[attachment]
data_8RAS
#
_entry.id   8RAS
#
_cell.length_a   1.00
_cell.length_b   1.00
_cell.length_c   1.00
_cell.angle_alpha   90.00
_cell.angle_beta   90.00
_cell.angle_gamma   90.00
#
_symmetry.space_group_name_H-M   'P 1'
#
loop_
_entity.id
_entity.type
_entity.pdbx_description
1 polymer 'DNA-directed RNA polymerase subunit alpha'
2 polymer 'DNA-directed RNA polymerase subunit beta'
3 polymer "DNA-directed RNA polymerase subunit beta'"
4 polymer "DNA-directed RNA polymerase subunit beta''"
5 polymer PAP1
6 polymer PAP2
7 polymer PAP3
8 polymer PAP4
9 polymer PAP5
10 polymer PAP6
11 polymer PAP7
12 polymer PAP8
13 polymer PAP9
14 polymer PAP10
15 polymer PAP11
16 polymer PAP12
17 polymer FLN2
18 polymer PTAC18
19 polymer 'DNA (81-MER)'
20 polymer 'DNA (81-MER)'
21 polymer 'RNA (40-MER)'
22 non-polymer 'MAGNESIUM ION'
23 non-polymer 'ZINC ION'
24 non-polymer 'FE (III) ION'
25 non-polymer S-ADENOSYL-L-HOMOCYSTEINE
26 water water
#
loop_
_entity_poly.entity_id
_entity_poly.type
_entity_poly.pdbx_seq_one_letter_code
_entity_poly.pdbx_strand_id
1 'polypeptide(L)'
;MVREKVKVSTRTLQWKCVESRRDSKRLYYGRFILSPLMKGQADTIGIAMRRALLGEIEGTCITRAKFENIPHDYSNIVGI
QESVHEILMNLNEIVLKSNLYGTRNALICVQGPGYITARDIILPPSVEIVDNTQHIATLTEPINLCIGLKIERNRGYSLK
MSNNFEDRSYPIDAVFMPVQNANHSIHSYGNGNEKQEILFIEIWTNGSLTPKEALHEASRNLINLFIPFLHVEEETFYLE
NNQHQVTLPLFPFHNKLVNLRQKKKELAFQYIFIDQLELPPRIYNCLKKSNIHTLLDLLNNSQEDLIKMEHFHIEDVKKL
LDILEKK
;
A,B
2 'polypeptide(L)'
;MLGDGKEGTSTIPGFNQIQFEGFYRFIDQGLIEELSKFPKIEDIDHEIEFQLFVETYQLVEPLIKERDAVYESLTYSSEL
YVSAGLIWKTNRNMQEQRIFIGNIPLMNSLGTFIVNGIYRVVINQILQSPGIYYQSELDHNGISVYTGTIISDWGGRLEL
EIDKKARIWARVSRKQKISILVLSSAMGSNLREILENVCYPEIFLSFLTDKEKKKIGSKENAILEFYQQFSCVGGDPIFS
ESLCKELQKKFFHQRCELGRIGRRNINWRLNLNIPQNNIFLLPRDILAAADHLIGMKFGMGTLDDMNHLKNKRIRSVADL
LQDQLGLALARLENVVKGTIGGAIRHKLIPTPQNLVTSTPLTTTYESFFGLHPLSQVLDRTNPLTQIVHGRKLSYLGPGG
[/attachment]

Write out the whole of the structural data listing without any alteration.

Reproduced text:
data_8RAS
#
_entry.id   8RAS
#
_cell.length_a   1.00
_cell.length_b   1.00
_cell.length_c   1.00
_cell.angle_alpha   90.00
_cell.angle_beta   90.00
_cell.angle_gamma   90.00
#
_symmetry.space_group_name_H-M   'P 1'
#
loop_
_entity.id
_entity.type
_entity.pdbx_description
1 polymer 'DNA-directed RNA polymerase subunit alpha'
2 polymer 'DNA-directed RNA polymerase subunit beta'
3 polymer "DNA-directed RNA polymerase subunit beta'"
4 polymer "DNA-directed RNA polymerase subunit beta''"
5 polymer PAP1
6 polymer PAP2
7 polymer PAP3
8 polymer PAP4
9 polymer PAP5
10 polymer PAP6
11 polymer PAP7
12 polymer PAP8
13 polymer PAP9
14 polymer PAP10
15 polymer PAP11
16 polymer PAP12
17 polymer FLN2
18 polymer PTAC18
19 polymer 'DNA (81-MER)'
20 polymer 'DNA (81-MER)'
21 polymer 'RNA (40-MER)'
22 non-polymer 'MAGNESIUM ION'
23 non-polymer 'ZINC ION'
24 non-polymer 'FE (III) ION'
25 non-polymer S-ADENOSYL-L-HOMOCYSTEINE
26 water water
#
loop_
_entity_poly.entity_id
_entity_poly.type
_entity_poly.pdbx_seq_one_letter_code
_entity_poly.pdbx_strand_id
1 'polypeptide(L)'
;MVREKVKVSTRTLQWKCVESRRDSKRLYYGRFILSPLMKGQADTIGIAMRRALLGEIEGTCITRAKFENIPHDYSNIVGI
QESVHEILMNLNEIVLKSNLYGTRNALICVQGPGYITARDIILPPSVEIVDNTQHIATLTEPINLCIGLKIERNRGYSLK
MSNNFEDRSYPIDAVFMPVQNANHSIHSYGNGNEKQEILFIEIWTNGSLTPKEALHEASRNLINLFIPFLHVEEETFYLE
NNQHQVTLPLFPFHNKLVNLRQKKKELAFQYIFIDQLELPPRIYNCLKKSNIHTLLDLLNNSQEDLIKMEHFHIEDVKKL
LDILEKK
;
A,B
2 'polypeptide(L)'
;MLGDGKEGTSTIPGFNQIQFEGFYRFIDQGLIEELSKFPKIEDIDHEIEFQLFVETYQLVEPLIKERDAVYESLTYSSEL
YVSAGLIWKTNRNMQEQRIFIGNIPLMNSLGTFIVNGIYRVVINQILQSPGIYYQSELDHNGISVYTGTIISDWGGRLEL
EIDKKARIWARVSRKQKISILVLSSAMGSNLREILENVCYPEIFLSFLTDKEKKKIGSKENAILEFYQQFSCVGGDPIFS
ESLCKELQKKFFHQRCELGRIGRRNINWRLNLNIPQNNIFLLPRDILAAADHLIGMKFGMGTLDDMNHLKNKRIRSVADL
LQDQLGLALARLENVVKGTIGGAIRHKLIPTPQNLVTSTPLTTTYESFFGLHPLSQVLDRTNPLTQIVHGRKLSYLGPGG